Question - I was in a house in Europe that had bathroom towel warmers. It felt great in the morning. My bathroom at home is chilly. Can I install one myself at home and do they cost much to operate? - Ann J.
Answer - Residential towel warmer designs vary from simple towel bar-type units to elegant ornate designs with brushed nickel and real gold-plated trim. I have used one and a heated towel feels wonderful after a shower on a cold winter morning.
Most towel warmers have built-in electric heating elements. Some are simple plug-in designs while others are hardwired. If you have hot water heat, select a design that circulates hot water through the towel warmer itself.
Electric towel warmers use low-wattage heating elements and can save money overall. People often set up the furnace thermostat in the morning because they feel chilly. A toasty warm towel eliminates this uncomfortable chill.
For the most convenience and efficient operation, select a model with a programmable timer. It takes several minutes for a towel warmer to heat up. The timer will start it early so your warm towel is waiting when you step out of the shower. The timer also turns it off if you forget.
The Eurorack towel warmer is the simplest to install. It mounts on the door hinges and is hidden when the door is opened. You just pop out the hinge pins and slip in the bracket. It uses only about 70 watts of electricity.
Domoteck makes a wall-mounted model with a glass shelf for shampoo, soap etc. Warmatowel models allow for several on/off daily cycles to accommodate your entire family's schedule. They also offer floor designs that just plug in.
Another efficient comfort option for a bathroom is a small electric heater. These can be built into the vent fan or mounted flush in the wall. If space is tight, choose a small 3.5-inch high under-cabinet model.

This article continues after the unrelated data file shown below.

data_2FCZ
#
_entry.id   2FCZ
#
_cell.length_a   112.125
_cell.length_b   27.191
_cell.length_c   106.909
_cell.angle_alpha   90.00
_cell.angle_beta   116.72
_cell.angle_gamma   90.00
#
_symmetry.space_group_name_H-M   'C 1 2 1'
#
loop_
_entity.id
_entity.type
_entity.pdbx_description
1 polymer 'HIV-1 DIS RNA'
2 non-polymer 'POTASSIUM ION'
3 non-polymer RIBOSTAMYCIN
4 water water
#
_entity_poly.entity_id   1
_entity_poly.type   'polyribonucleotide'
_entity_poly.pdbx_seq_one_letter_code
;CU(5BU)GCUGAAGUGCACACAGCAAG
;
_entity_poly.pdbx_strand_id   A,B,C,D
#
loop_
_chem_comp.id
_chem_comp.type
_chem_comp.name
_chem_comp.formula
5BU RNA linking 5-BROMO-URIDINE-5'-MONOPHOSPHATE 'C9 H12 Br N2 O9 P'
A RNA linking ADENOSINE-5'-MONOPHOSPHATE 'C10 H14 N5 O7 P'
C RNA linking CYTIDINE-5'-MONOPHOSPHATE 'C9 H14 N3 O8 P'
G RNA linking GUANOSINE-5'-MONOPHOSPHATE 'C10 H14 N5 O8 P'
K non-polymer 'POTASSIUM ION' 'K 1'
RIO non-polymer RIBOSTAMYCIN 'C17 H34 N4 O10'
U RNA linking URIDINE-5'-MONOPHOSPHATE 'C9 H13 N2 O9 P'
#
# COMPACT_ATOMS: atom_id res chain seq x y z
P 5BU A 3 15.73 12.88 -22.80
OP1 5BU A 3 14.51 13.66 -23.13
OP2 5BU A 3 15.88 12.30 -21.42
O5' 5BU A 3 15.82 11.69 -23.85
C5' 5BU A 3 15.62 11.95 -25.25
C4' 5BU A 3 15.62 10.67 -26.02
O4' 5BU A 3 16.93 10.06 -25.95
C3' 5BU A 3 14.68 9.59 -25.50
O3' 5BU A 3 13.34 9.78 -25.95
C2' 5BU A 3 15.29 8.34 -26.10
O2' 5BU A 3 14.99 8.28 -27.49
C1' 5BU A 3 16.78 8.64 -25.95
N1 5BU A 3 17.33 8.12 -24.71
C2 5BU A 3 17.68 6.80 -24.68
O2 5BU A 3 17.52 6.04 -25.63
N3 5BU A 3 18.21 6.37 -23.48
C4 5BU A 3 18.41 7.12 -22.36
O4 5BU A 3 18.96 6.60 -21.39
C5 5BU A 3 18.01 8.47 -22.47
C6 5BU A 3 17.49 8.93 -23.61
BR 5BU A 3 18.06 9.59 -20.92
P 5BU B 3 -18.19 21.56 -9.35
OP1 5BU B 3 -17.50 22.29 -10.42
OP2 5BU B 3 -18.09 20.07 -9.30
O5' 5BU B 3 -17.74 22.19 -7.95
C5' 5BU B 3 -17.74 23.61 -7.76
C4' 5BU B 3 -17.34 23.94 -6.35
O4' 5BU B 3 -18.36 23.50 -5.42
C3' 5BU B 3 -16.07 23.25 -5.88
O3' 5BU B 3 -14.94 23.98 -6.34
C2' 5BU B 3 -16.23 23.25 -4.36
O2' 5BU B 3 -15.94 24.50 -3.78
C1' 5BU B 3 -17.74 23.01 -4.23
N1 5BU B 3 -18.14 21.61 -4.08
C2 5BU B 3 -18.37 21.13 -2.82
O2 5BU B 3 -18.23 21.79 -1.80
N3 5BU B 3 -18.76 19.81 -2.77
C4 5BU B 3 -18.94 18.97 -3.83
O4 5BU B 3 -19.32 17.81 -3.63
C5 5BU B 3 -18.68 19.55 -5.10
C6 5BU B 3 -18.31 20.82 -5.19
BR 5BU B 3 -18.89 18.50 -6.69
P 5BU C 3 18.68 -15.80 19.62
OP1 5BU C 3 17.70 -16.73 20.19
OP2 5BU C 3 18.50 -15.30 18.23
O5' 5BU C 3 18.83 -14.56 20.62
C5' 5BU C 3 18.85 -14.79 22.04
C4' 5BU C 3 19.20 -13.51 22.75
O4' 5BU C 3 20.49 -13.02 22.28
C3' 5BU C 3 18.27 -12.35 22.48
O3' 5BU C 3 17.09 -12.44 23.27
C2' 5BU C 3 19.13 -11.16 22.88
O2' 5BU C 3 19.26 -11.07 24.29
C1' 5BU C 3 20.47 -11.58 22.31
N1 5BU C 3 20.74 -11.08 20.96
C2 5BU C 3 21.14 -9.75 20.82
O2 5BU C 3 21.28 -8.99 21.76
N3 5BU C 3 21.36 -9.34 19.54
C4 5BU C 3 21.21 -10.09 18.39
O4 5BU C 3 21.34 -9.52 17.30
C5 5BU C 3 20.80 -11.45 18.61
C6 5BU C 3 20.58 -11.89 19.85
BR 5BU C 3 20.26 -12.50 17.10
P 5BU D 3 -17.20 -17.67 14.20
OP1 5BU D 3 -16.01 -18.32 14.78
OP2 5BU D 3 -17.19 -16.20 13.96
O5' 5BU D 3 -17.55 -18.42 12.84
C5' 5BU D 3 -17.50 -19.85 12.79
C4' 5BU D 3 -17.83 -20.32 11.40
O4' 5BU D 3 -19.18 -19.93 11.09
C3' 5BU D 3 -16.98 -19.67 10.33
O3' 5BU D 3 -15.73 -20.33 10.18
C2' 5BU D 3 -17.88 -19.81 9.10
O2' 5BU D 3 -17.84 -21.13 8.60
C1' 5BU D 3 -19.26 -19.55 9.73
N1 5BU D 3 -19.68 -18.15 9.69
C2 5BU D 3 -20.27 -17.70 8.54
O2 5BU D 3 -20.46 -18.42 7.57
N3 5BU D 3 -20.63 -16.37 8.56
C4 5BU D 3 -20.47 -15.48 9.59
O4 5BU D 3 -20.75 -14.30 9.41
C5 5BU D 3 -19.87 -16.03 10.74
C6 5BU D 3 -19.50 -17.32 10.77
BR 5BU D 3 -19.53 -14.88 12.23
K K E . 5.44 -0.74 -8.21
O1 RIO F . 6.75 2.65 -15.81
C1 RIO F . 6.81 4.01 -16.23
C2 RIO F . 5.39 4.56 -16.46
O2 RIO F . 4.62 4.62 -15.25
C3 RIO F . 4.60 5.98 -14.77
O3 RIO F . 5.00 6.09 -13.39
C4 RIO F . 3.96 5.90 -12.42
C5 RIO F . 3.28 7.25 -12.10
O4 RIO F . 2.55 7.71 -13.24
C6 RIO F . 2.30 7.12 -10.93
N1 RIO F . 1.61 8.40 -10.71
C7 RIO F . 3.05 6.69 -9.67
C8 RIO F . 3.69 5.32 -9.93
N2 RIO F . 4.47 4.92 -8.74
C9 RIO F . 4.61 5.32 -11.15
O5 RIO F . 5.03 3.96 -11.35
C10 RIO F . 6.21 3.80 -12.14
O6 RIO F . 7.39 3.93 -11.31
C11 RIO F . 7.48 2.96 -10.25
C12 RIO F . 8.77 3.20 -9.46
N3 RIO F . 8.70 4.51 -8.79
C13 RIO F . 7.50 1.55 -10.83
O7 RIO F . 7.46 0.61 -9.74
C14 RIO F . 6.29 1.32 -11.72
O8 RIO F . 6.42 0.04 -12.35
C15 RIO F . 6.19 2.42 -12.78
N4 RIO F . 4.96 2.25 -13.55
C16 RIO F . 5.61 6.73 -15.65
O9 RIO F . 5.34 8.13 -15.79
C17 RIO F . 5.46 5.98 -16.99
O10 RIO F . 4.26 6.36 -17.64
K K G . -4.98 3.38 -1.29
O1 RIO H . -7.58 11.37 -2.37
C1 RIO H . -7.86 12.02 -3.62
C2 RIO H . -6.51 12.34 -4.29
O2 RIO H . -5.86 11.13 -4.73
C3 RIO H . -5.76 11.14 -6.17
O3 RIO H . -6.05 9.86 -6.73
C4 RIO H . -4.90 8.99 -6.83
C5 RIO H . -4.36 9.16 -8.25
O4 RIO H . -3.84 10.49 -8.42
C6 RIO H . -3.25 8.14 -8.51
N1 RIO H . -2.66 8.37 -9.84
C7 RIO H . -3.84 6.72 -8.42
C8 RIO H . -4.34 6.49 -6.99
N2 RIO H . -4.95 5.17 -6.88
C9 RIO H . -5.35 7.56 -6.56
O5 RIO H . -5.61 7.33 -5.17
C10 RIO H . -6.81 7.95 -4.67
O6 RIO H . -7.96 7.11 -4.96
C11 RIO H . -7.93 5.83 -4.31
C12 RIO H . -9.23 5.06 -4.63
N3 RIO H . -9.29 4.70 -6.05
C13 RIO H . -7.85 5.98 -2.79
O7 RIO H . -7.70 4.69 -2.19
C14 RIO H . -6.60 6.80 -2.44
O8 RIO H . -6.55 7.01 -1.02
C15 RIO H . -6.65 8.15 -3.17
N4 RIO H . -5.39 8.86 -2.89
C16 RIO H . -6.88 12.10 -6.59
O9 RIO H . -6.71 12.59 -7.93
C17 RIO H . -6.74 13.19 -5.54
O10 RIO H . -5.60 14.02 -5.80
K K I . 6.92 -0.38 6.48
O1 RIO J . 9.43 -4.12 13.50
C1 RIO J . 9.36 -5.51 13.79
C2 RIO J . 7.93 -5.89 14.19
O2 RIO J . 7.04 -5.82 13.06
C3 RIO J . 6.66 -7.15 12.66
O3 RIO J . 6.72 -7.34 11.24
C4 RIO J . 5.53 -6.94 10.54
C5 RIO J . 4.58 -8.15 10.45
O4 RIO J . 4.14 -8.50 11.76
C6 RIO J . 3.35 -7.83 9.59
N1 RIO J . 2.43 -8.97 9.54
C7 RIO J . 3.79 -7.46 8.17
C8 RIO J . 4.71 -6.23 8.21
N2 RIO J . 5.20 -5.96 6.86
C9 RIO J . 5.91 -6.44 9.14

Just like a warm towel in the morning, a small built-in electric bathroom heater can eliminate that chilly feeling and the wasteful "thermostat set up." There is also a new ventless gas bathroom wall heater available that is 99.9 percent efficient and it produces a lot of heat quickly.
If your bathroom vent fan is noisy, replace it with a new one with a built-in heater. Several of the extra-quiet models also have built-in night lights. For a stylish bathroom, choose one with real oak trim or a register-style model that looks like a regular furnace register in the wall.
For a small bathroom, a radiant bulb-type ceiling heater is efficient and effective. For larger rooms, select a higher wattage forced-air model.
Write for (or instant download - www.dulley.com) Update Bulletin No. 938 - buyer's guide of 16 towel warmer and bathroom heater manufacturers, styles, sizes, comfort features and a sizing chart. Please include $3 and a business-size SAE.
James Dulley, Deseret News, 6906 Royalgreen Drive, Cincinnati, OH 45244
Question - We have dark beige miniblinds on our windows. My wife says that I should partially close the blinds during the day so the sun warms them. I think we should let the sun shine in. Who is correct? - Bob N.
Answer - This is not much help, but both of you are partially correct. From an overall solar energy standpoint, more of the sun's heat will enter and stay inside your house with the blinds fully opened, so you are correct.
If you sit in a chair or work near the window, your wife may be correct. The sun heats the blinds and they act as a buffer between your body and the cold window glass. This can reduce the chilly feeling you get near a window.